From an employer standpoint, ensuring a fair hiring process means being able to take an objective look at your hiring process regularly to make sure your intentions match what is in practice. There is also an opportunity for employers to define what success in hiring looks like and measure against it. Without looking at data, it is clear that some employers can make assumptions about the efficiency of the hiring process and/or success of diverse people within their organizations. Diversity and Inclusion practices are not checklist items. It should be interwoven into how you operate in business. You need to be dedicated to ensuring that people of all demographics can be successful in being hired and retained.
In this webcast we discussed the less obvious ways candidates are discriminated against. We also tackled the trend of diversity mentorship programs and answered whether most diversity training is short-sighted. Check it out and join the conversation.
Register for the final webcast in this series on “Bias Leadership” here . We hope you will join us.
I’ve been talking a lot about where HR is headed this year, which is important so we can prepare ourselves appropriately. However, what about now? What can we fix right now? It has occurred to me that there are some basic precepts in Talent Acquisition (TA) that practitioners are not tending to. This advice emanates from conversations I have had with several jobseekers about their hiring experiences of late. If you are doing committing any of these hiring crimes, please fix it immediately.
Asking the candidate for information in bits and pieces. Every company has necessary information they need in order to make a formal offer. In case you were unaware, candidates are as busy as you are. They don’t have time to be going back and forth with you about what you need. Create a checklist or some sort of system for the jobs you hire for to ensure you account for all of the items you need to collect from a prospective hire. To commit this crime is to annoy your candidate and to give the impression that your company works haphazard manner.
Not allowing your new hires to give adequate notice. If the candidate has to wait several weeks to get through your pre-hire process, you can wait the two to three weeks they need to give their current employer adequate notice of their departure. If you expect it from your people, you should expect others need to do the same for the companies they are employed by as well.
Telling prospective hires to give notice before you have fully vetted them. No one has time to be putting in notice with their current employer prior to you vetting them or officially offering them a position- only to be told the position is no longer being offered to them. This is a crime, because you never know what can come up during your pre-offer process to prevent you from hiring them. Will you help them find a new job if it turns out you can’t hire them? Probably not. It is never advisable to say anything to a current employer, until a prospective hire is fully vetted and given an official offer letter. Make sure your TA people aren’t telling candidates to do this.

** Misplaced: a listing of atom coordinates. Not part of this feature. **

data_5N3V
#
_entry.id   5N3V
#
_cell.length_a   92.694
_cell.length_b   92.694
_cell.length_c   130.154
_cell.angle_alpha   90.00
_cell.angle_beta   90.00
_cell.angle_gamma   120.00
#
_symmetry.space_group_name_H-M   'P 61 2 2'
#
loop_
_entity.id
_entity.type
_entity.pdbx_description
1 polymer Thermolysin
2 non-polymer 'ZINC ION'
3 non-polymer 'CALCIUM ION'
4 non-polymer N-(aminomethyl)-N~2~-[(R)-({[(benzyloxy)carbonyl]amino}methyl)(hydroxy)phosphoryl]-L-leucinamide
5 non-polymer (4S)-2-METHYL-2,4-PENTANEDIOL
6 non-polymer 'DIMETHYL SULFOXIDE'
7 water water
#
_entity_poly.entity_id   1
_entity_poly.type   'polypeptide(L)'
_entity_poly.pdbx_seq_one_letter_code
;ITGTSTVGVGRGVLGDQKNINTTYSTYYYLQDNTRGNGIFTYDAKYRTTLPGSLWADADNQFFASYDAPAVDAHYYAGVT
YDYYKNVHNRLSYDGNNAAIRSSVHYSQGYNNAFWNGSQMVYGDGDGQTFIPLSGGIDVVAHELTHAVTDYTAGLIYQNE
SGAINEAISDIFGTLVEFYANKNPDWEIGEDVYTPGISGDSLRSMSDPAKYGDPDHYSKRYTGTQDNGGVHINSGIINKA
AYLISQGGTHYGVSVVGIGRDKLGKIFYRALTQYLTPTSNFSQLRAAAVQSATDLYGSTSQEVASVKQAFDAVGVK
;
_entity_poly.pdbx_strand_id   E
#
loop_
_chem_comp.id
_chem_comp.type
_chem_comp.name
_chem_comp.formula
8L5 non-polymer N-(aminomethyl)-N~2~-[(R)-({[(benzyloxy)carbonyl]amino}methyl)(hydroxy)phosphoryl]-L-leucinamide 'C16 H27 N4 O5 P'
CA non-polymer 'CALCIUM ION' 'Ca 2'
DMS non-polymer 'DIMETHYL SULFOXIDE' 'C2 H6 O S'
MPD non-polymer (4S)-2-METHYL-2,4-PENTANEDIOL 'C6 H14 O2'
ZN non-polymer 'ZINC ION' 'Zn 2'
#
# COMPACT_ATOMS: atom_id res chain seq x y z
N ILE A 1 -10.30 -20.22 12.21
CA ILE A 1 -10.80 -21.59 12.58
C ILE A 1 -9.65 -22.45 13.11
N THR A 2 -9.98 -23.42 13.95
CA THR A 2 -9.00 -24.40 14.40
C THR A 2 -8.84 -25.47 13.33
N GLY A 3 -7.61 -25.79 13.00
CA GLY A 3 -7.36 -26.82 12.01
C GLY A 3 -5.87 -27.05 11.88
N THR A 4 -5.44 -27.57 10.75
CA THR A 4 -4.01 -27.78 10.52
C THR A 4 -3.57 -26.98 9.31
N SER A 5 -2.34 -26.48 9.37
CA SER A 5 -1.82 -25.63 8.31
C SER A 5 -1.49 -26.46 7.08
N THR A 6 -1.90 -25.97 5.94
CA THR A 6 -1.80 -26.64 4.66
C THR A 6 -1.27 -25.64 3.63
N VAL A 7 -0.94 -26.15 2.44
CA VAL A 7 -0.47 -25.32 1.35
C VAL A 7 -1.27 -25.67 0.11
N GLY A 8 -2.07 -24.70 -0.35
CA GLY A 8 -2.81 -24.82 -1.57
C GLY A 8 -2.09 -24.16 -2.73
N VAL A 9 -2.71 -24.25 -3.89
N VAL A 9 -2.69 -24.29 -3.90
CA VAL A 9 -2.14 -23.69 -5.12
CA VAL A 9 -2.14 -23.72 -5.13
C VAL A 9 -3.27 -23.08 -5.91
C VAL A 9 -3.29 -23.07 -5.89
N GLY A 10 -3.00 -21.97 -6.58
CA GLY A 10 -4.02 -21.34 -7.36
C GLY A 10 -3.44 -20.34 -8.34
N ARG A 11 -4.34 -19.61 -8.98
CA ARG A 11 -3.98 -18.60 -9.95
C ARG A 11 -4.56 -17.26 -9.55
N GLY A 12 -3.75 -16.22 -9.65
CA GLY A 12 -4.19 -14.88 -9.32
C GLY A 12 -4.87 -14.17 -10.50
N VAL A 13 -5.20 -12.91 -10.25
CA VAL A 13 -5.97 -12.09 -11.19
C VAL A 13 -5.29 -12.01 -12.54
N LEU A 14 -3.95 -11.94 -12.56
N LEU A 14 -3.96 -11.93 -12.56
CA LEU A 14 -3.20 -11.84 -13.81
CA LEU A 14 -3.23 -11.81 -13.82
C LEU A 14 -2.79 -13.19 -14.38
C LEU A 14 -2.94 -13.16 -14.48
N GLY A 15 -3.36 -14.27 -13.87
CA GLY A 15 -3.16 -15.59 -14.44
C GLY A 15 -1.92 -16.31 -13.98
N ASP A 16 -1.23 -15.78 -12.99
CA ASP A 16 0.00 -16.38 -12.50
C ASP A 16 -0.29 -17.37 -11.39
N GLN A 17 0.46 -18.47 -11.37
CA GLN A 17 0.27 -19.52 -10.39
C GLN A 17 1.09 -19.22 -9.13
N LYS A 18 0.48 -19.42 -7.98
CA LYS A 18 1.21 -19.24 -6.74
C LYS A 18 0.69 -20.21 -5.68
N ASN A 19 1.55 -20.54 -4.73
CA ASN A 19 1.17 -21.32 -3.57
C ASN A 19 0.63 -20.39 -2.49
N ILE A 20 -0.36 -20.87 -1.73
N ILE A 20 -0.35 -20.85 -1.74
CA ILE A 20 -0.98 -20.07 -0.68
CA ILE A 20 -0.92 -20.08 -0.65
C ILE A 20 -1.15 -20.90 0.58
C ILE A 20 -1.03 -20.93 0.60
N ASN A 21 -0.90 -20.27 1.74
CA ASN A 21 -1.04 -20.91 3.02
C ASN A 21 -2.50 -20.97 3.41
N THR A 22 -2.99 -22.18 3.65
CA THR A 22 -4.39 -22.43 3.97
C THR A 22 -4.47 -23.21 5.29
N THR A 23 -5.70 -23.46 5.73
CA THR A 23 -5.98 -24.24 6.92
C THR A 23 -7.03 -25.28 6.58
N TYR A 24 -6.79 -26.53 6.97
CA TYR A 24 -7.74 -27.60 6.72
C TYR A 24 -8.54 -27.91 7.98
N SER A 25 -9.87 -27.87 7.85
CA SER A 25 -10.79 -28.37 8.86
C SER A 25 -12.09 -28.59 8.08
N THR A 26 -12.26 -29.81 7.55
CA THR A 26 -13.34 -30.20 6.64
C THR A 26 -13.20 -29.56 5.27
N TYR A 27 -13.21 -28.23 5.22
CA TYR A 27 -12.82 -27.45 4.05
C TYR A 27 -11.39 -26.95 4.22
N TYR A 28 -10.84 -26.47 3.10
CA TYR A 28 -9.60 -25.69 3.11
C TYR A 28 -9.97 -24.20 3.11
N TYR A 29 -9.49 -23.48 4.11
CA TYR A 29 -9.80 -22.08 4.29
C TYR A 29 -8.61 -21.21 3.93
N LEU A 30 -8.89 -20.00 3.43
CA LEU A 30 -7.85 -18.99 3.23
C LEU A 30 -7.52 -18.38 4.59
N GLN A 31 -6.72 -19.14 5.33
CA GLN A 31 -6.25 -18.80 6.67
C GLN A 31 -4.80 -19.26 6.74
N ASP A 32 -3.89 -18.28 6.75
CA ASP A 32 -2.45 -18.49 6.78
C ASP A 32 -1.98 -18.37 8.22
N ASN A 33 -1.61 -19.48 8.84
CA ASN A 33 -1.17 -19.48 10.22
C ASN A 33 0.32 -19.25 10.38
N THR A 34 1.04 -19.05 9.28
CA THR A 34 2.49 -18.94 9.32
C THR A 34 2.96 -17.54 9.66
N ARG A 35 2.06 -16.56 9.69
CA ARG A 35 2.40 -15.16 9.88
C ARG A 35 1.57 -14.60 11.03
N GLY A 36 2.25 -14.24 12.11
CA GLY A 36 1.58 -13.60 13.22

Ridiculously long applications. When’s the last time you looked at your application? Do you really need to know things like: when a person was divorced or where a deceased family member lived? These examples are just a few of the growing list of ridiculous questions asked on applications. Unless you are a federal, state or civil service agency, you should not have a 50 page application. Even within those agencies, there are often times redundancies in terms of information they solicit during the hiring process. Some advice, take a look at your application and gather only the information you absolutely need to make both a legal and practical hire.
Requiring candidates to incur costs in advance of their employment. A candidate I know was recently asked to send passport photos to her prospective employer (which was previously made available to the employer and lost.) The loss of the photos caused this person to have to purchase a new set of photos and pay for overnight delivery to a state agency. This was a burdensome cost for the candidate. My advice to employers is: you require it, you pay for it. Many candidates are in tough financial spots and cannot afford to pay a dollar more than what it may cost them to get to the interview and back. Do your best to eliminate economic and financial hurdles for them to overcome while trying to become employed by your company.
These are just a few instances in which the actions of your Talent Acquisition staff could be undermining your hiring efforts. I provide this advice not to point the finger, but to shed light on an area where we need to do better as a discipline. When I worked as a Talent Acquisition Specialist, my focus was to put the right people to work as quickly as possible. As a TA Specialist or Recruiter, you have to be dedicated to making every step in the hiring process as painless as possible. You make it so by letting people know what they can expect and removing unnecessary hurdles from their path to becoming an employee.
For more insights on this topic, click here to hop over to “The Aristocracy of HR” You Tube Channel.